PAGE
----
Keith Ellison has been deputy chairman of the Democratic National Committee for less than one year, but the Minnesota congressman already believes he's diagnosed the party's problems.

Writing in the Huffington Post this week, Ellison reflected on the legacy of President Franklin Delano Roosevelt. "He didn’t always win, because an organized group of businessmen pushed back at every turn, but the people knew he was on their side and was fighting hard for them," Ellison wrote. "If we, as Democrats, want to understand why we’ve dropped to the minority in both houses of Congress, lost control of the White House, and fallen from 31 governorships in 2008 to 17 today, we need to think seriously about that."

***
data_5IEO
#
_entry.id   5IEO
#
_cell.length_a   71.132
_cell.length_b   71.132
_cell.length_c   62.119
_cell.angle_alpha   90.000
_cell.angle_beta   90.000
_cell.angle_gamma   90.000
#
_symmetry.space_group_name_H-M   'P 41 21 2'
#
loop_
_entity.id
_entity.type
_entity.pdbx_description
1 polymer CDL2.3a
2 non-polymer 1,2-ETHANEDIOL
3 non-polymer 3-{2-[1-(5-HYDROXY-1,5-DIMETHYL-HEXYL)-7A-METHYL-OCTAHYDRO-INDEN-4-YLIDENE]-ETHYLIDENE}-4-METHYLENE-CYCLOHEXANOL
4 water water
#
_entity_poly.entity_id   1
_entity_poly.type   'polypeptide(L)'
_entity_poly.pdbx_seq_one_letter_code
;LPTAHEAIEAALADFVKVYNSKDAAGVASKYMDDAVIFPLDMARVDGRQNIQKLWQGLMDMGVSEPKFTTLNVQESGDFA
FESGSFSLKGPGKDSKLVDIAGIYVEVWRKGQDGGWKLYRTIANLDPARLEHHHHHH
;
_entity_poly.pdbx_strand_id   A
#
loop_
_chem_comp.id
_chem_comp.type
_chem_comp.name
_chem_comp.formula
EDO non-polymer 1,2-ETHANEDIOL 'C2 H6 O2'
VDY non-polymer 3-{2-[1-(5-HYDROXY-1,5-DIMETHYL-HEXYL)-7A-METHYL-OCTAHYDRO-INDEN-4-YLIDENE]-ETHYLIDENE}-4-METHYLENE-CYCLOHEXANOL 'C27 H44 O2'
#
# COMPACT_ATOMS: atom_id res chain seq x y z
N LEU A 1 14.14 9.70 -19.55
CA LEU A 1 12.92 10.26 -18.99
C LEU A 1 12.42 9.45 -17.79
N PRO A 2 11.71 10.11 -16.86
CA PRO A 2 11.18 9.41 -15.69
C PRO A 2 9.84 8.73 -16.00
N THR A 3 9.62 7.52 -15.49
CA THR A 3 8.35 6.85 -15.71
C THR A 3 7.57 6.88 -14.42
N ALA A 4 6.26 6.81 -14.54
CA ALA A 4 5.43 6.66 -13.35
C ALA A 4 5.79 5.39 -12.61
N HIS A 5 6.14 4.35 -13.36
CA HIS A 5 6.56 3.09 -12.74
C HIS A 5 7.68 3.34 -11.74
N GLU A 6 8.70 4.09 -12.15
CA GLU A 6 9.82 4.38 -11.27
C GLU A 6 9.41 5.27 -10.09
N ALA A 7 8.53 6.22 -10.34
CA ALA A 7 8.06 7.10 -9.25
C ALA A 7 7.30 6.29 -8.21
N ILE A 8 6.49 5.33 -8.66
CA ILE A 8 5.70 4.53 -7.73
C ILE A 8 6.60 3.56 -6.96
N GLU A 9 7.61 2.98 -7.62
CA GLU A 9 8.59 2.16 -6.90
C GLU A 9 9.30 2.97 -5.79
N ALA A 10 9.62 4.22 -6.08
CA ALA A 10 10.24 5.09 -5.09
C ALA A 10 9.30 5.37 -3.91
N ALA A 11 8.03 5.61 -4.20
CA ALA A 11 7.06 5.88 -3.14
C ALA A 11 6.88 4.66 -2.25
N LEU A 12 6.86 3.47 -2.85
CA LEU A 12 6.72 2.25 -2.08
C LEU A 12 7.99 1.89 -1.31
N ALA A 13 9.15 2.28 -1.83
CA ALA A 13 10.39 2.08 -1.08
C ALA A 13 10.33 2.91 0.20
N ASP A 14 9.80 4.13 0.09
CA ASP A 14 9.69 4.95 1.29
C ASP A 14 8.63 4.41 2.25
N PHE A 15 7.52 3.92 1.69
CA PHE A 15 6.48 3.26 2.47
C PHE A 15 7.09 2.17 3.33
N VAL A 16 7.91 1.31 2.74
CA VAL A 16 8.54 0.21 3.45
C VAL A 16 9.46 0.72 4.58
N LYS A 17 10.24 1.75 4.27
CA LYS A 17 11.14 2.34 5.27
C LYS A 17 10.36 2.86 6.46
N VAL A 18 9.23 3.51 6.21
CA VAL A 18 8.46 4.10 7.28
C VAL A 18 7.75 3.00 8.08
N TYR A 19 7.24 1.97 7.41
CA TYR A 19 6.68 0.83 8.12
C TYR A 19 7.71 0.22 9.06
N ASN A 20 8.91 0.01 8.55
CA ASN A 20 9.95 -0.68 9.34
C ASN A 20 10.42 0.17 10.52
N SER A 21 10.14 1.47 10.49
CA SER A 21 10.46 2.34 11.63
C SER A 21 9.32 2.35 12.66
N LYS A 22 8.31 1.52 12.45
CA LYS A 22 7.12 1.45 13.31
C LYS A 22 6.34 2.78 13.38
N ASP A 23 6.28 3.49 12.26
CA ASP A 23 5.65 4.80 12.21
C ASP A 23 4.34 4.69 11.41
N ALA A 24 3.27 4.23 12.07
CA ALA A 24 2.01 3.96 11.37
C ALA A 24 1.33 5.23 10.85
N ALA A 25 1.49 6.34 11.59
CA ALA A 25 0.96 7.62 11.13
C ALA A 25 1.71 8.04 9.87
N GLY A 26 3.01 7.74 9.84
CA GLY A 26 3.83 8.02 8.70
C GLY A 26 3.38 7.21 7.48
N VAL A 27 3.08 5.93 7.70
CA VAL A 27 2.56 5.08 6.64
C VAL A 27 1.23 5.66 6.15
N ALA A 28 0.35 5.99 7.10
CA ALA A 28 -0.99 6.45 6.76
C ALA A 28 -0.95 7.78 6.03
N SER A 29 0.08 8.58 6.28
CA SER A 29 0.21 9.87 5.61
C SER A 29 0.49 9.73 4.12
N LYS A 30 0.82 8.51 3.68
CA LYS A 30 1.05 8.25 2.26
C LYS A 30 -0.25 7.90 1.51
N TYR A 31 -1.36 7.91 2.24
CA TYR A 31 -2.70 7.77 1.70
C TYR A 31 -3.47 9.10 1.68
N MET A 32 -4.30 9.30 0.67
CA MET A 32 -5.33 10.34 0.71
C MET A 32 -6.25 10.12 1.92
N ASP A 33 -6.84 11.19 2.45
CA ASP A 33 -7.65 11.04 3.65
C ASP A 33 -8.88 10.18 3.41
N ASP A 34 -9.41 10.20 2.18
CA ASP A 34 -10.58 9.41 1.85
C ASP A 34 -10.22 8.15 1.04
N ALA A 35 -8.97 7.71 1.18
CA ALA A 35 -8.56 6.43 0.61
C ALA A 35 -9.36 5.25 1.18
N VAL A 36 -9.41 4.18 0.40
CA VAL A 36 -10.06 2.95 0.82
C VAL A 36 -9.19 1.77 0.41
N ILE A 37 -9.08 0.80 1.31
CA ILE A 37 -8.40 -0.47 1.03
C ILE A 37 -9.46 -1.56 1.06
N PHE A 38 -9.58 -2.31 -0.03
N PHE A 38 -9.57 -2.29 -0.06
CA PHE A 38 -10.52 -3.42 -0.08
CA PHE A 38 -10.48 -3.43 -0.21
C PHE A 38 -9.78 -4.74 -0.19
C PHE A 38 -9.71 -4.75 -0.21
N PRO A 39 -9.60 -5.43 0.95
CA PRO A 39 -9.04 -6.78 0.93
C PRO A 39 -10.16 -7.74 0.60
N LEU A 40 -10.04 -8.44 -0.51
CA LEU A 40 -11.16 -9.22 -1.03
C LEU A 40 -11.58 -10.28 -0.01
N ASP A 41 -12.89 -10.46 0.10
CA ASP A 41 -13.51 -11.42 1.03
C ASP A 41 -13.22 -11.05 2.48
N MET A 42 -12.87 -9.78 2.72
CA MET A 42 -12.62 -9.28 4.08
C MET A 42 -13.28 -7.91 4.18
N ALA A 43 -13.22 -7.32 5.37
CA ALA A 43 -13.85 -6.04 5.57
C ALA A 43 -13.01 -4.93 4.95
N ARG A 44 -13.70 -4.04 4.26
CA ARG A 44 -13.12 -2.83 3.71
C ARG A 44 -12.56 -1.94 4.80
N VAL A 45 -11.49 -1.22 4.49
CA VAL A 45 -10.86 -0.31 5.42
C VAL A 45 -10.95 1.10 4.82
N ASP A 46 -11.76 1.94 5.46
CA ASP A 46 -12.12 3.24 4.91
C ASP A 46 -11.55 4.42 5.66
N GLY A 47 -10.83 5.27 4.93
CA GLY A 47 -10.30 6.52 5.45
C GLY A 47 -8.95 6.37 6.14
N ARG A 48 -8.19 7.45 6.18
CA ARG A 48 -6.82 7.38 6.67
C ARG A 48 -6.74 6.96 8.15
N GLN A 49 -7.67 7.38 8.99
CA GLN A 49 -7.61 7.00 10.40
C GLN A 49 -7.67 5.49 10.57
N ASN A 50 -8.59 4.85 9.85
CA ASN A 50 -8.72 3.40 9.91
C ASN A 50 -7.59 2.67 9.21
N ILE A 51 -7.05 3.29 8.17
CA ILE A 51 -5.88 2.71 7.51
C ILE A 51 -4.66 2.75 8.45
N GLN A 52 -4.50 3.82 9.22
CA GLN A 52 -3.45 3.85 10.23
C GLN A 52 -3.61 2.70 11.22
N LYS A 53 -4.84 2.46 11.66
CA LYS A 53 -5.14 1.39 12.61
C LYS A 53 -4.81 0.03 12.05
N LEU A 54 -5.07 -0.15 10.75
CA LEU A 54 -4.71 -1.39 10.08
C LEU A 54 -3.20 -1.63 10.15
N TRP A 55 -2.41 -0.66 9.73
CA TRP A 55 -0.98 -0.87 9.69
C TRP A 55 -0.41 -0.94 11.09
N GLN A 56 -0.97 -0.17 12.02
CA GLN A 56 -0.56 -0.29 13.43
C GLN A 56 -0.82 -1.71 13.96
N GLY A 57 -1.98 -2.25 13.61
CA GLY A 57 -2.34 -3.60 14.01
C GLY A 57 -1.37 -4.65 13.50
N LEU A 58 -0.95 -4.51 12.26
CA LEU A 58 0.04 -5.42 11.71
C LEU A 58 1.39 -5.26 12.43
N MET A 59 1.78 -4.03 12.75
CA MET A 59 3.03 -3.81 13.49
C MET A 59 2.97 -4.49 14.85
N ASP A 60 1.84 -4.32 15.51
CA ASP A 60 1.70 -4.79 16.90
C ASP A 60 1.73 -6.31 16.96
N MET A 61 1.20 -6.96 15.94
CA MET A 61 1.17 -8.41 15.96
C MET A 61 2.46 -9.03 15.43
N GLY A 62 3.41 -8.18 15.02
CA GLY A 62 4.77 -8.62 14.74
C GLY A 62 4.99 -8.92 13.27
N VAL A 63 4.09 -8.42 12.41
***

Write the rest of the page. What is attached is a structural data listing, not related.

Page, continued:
I think he's probably right, and it's where a surprising contrast emerged between Donald Trump and Hillary Clinton last year, but Ellison's suggested solutions would only fuel the Democrats' sprint from the political center.

In his Huffington Post essay, Ellison called on his party to clearly communicate it believes healthcare is a right, support a $15 minimum wage, and allow every child to "attend college without financial hardship." From a hardcore progressive like Ellison, I don't think it's unfair to read between the lines and assume he believes Democrats can recapture national power by advocating for single-payer healthcare and free college, both of which he's supported openly for years.

Ellison's installation in a position of power at the DNC was one of many hints the party would eventually divine the cure for its ills between the coasts was to lurch further Left. As I listened to him eagerly praise the radical concept of "intersectionality" at Netroots Nation in August, it seemed safe to say that process was in motion.

Is there anyone left to intervene?